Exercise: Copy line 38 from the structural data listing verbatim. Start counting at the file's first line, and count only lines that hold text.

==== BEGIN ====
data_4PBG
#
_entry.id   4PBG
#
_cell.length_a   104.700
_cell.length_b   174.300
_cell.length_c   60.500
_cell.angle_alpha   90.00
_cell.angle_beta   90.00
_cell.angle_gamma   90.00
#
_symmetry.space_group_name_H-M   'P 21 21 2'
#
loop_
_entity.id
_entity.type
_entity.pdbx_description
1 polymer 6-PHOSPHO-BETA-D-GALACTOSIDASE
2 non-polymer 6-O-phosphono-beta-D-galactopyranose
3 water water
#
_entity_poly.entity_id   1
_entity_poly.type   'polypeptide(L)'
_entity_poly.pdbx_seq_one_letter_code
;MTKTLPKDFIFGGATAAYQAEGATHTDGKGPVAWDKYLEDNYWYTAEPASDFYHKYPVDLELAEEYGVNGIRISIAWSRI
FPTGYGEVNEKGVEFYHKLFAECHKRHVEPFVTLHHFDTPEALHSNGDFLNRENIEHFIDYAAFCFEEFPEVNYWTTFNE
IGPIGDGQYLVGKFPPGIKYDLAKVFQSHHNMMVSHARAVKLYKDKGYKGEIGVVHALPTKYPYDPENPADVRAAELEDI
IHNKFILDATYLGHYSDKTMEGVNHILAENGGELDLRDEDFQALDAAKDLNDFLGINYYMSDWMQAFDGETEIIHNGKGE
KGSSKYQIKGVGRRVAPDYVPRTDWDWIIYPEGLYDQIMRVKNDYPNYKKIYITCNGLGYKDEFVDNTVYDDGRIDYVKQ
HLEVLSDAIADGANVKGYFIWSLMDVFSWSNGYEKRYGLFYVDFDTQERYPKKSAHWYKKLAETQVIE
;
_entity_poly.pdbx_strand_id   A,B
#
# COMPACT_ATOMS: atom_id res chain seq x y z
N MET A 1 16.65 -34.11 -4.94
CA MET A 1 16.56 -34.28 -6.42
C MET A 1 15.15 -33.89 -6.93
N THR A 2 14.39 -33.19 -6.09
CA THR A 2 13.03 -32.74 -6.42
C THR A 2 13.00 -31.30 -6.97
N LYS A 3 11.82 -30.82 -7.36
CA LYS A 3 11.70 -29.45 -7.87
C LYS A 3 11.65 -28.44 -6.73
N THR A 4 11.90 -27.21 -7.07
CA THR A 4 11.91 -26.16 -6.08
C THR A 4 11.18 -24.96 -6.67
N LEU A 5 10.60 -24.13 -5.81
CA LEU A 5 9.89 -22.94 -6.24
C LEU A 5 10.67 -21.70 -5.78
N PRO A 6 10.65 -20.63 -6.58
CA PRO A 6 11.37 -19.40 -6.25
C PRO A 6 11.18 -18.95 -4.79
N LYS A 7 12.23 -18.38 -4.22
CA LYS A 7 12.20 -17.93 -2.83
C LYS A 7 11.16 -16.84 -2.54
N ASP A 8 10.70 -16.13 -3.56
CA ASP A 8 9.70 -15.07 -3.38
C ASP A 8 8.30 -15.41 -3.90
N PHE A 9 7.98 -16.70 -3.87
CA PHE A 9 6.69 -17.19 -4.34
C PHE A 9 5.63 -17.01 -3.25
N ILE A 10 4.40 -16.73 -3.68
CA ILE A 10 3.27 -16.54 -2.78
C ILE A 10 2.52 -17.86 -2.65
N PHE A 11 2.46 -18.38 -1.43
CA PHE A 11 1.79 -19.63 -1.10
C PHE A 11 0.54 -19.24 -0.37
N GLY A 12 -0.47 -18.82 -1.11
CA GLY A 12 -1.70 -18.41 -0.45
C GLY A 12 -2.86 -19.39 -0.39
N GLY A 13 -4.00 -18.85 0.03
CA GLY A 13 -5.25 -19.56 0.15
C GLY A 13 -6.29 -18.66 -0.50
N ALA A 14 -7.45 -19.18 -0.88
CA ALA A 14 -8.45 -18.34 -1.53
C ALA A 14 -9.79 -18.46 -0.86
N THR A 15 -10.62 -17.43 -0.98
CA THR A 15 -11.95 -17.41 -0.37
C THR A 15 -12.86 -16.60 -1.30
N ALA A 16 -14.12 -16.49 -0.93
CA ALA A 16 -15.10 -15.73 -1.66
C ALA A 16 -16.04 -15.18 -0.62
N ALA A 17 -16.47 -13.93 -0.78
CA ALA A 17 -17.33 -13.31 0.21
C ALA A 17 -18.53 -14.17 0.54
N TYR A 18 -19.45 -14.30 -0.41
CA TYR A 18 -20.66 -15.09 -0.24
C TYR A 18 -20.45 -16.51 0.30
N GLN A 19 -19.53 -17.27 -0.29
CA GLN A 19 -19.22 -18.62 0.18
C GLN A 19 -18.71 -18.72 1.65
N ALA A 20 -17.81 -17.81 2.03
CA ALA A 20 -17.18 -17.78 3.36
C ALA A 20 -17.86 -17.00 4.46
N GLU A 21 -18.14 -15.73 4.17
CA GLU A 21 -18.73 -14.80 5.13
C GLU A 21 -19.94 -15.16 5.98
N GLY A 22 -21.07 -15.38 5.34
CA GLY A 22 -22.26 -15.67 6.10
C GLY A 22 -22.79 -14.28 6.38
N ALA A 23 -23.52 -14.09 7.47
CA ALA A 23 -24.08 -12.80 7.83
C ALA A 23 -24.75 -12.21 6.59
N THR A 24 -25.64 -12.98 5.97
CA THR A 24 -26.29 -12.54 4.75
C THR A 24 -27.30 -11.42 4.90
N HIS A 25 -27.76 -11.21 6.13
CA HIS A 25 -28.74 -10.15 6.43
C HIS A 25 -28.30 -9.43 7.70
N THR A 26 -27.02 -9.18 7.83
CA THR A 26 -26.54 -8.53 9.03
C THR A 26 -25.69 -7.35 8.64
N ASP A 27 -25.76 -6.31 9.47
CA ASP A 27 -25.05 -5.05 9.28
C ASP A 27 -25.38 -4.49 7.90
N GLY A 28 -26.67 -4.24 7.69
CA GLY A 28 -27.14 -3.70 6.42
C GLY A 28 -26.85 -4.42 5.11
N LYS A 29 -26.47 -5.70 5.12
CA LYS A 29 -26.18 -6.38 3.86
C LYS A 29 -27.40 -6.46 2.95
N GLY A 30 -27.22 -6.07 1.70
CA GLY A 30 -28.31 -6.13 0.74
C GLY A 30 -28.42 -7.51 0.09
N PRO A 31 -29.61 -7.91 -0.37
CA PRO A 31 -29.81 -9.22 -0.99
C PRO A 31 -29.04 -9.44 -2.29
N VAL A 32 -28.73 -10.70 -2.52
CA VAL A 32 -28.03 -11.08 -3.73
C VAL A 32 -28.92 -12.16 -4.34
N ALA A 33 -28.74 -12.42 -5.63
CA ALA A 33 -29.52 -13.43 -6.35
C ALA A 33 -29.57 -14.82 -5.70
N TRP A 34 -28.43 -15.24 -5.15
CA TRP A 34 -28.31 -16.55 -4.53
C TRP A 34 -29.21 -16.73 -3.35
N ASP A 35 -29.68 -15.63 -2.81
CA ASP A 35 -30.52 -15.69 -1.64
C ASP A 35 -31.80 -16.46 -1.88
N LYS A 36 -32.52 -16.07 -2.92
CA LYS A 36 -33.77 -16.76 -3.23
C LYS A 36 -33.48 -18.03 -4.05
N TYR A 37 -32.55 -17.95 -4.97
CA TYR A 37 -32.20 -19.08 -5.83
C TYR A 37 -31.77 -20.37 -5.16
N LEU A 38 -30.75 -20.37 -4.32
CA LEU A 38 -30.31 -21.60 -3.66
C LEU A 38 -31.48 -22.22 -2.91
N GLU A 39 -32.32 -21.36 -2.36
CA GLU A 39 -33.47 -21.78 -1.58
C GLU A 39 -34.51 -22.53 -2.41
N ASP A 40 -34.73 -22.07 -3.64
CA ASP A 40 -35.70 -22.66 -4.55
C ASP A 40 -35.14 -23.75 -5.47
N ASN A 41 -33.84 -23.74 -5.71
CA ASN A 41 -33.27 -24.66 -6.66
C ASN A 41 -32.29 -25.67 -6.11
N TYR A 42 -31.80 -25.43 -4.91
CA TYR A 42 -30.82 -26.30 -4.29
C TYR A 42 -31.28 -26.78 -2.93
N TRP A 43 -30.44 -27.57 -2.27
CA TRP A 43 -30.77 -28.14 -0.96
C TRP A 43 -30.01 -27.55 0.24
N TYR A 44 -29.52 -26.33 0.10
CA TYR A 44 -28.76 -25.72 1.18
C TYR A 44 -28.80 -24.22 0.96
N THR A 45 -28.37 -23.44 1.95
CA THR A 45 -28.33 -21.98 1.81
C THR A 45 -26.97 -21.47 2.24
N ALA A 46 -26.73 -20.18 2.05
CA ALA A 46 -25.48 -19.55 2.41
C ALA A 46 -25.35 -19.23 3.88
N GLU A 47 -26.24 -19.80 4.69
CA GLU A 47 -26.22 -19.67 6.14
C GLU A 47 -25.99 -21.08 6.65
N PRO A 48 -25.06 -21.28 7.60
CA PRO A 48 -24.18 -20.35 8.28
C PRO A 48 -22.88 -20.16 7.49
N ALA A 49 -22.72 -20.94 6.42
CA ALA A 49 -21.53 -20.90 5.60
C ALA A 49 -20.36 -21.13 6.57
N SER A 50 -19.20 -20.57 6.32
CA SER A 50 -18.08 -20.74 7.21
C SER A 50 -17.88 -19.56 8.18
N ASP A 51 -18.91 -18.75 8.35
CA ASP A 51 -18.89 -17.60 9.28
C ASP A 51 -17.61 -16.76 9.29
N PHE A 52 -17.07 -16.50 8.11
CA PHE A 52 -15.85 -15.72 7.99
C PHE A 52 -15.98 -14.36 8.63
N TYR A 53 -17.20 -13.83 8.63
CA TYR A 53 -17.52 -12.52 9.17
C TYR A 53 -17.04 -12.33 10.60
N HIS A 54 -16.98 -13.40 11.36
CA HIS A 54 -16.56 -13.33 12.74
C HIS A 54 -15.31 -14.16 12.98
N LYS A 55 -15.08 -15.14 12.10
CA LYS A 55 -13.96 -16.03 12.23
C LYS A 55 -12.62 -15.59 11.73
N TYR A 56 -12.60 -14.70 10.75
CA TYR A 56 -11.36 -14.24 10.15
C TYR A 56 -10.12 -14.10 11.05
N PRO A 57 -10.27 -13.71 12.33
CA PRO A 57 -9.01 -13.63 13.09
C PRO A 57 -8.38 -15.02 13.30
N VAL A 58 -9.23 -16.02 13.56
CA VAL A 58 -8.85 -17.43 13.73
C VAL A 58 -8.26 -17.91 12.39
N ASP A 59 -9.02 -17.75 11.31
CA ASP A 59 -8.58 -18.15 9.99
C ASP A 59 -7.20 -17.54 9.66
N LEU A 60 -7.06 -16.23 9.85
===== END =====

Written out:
N THR A 2 14.39 -33.19 -6.09